A wet hike, but very peaceful

MattSeibert has not uploaded any photos with this log entry.
User: MattSeibert - 3/23/2003

Location: Barton Creek - South Gus Fruh

Difficulty: 3point5stars  Solitude: 3stars
Miles Hiked: 2.50 Miles  Elapsed Time: N/A

Comments:

Again, I set out on an early Sunday morning, to ensure the most serenity I could afford. I encounter a total of 7 people during the 3.5 hours I spent on this trail, and onyl 2 dogs and 1 bike.

The path does continue on past the first water crossing, which takes you down the bank about 150 yards past the triple-falls which affords a nice view of the falls behind you, and the serene creek streching out before you.

At the first ford of the creek, the water was only about knee deep in the deepest spot. However, at the "Water Falls" ford (at the Gus Fruh access marker on the trail) the shallow spots took me to near waist deep water. I'm 6' tall, so make that about 3' of water. There is also a strong current at this point, so best watch your footing.

I travelled up the trail towards the Gus Fruh access from this point, until I could hear cars, then turned back around. There was a nice rock outcropping to sit on and view the creek below you, but I found the nicest place to sit was actually the log bench right at the creek-side. From here you could hear the fall of the water, and under a tree, was nicely shaded.

My assesment of the hike difficulty is based on the water crossings (and current) and the general condition of some parts of the trail. There are very rocky parts where a twisted ankle is likely if you aren't careful, and some very steep inclines (especially on the impromptu trail that strecthes past the first ford).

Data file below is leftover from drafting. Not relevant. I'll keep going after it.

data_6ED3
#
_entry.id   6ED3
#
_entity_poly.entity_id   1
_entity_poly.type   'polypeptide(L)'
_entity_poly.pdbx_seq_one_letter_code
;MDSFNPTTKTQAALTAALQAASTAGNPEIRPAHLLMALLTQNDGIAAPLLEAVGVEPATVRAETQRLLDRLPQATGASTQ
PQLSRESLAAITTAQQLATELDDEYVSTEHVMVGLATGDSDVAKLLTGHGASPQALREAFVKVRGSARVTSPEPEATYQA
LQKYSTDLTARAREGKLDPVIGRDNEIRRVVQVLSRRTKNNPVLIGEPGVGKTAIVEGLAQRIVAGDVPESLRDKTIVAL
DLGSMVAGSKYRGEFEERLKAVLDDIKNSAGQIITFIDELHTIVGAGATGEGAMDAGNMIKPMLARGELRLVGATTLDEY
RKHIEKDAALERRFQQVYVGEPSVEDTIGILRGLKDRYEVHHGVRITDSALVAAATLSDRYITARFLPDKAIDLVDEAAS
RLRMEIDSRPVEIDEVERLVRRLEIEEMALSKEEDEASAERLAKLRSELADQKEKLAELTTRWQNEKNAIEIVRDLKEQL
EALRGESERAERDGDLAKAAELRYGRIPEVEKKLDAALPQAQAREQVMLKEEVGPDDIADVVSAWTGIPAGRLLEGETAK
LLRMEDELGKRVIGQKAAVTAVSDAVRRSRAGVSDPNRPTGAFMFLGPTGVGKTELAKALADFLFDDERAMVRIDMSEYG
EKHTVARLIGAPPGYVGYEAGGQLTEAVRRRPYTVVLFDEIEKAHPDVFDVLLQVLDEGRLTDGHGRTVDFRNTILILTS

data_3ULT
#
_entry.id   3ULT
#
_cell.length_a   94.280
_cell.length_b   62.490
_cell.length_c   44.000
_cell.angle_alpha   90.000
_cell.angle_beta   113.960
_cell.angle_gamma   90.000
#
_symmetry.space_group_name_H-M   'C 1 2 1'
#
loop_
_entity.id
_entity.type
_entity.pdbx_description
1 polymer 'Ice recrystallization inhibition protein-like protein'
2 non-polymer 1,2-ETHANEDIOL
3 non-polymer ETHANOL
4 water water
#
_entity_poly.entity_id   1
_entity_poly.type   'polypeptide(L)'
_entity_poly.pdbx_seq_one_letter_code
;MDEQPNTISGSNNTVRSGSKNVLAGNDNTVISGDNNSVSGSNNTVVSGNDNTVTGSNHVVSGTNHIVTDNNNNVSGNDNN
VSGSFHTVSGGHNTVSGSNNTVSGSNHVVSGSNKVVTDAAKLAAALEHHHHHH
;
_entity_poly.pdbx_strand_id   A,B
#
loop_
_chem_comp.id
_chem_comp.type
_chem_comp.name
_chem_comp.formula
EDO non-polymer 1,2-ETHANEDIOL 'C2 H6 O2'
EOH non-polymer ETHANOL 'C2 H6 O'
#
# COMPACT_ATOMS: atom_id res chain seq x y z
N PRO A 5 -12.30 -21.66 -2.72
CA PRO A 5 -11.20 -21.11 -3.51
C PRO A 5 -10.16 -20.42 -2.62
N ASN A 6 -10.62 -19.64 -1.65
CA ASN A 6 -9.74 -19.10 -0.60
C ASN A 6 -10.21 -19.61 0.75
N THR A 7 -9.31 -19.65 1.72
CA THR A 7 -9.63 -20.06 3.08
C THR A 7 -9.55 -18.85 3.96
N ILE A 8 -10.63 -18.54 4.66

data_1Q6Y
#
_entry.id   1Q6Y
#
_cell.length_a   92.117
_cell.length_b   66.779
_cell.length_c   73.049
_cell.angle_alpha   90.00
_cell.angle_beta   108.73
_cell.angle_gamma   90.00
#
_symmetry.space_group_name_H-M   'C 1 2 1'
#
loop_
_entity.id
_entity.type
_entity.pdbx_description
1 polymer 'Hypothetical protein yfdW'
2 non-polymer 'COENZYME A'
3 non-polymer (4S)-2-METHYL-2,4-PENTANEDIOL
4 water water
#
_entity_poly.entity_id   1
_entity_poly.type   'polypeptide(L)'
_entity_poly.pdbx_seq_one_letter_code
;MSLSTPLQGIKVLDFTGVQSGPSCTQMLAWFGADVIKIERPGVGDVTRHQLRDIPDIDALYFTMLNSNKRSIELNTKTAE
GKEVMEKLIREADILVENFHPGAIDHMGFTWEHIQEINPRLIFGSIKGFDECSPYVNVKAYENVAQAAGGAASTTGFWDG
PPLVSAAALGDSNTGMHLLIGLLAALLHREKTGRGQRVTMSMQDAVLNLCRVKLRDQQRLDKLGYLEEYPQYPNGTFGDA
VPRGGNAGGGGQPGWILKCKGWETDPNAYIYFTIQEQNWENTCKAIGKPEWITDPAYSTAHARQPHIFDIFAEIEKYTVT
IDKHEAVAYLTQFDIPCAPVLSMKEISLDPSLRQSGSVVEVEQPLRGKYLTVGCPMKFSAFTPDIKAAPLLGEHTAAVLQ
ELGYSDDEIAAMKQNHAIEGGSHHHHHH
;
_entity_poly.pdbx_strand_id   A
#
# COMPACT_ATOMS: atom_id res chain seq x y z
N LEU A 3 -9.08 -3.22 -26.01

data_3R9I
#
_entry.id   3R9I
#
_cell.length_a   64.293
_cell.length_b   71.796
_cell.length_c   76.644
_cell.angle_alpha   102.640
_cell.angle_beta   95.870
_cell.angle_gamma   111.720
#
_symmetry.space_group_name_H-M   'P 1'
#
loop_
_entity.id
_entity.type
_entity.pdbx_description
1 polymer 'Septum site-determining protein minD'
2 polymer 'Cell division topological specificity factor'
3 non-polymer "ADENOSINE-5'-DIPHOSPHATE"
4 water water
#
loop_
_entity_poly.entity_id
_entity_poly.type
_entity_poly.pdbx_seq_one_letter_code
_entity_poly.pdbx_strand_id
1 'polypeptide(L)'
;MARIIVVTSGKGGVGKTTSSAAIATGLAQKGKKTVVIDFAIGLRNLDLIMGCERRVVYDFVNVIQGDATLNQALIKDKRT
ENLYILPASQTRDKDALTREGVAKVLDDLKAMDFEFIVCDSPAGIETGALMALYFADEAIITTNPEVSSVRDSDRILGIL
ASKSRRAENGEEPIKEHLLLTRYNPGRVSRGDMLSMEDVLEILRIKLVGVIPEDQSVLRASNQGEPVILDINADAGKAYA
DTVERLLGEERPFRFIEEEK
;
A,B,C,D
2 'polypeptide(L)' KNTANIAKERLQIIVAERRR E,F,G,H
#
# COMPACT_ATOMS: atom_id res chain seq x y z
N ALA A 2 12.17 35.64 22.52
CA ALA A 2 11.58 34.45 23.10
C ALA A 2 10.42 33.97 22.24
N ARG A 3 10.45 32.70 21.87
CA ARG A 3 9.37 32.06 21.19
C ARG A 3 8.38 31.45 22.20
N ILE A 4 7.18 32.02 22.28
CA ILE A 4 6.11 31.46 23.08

Area around Barton Creek - South Gus Fruh
Recommended Item
Recommended Item 60 Hikes Within 60 Miles: San Antonio and Austin: Including the Hill Country
Charlie Llewellin, Johnny Molloy
List Price: $18.95 Your price: $12.29 Buy Now
The San Antonio and Austin areas are steeped in history -- San Antonio's Alamo stands as a symbol of Texas' fierce independence, while Austin is recognized as the cradle of Texas statehood. This area is also known for some of the most impressive hiking in the Lone Star State. 60 Hikes Within 60 Miles: San Antonio and Austin by veteran authors Charlie Llewellin and Johnny Molloy guides readers to the best trails found in the Texas Hill Country, all within easy reach of these two cities. The guide takes you to secluded, low traffic areas as well as those that are more popular and heavily used. The former LBJ Ranch, the Gaudalupe River, the Highland Lakes Chain, and the Lost Pines area are just some of the spectacular places covered.

With this new edition in the best-selling 60 Hikes Within 60 Miles series, all these visually stunning and ruggedly charming routes are at the traveler's fingertips. This handy guide helps San Antonio and Austin natives get back into nature, with many options right in town. Extensive at-a-glance information makes it easy to choose the perfect hike based on length, difficulty, scenery, or on a specific factor such as hikes good for families, runners, or birding. Each trail profile includes maps, directions, driving times, nearby attractions, and other pertinent details.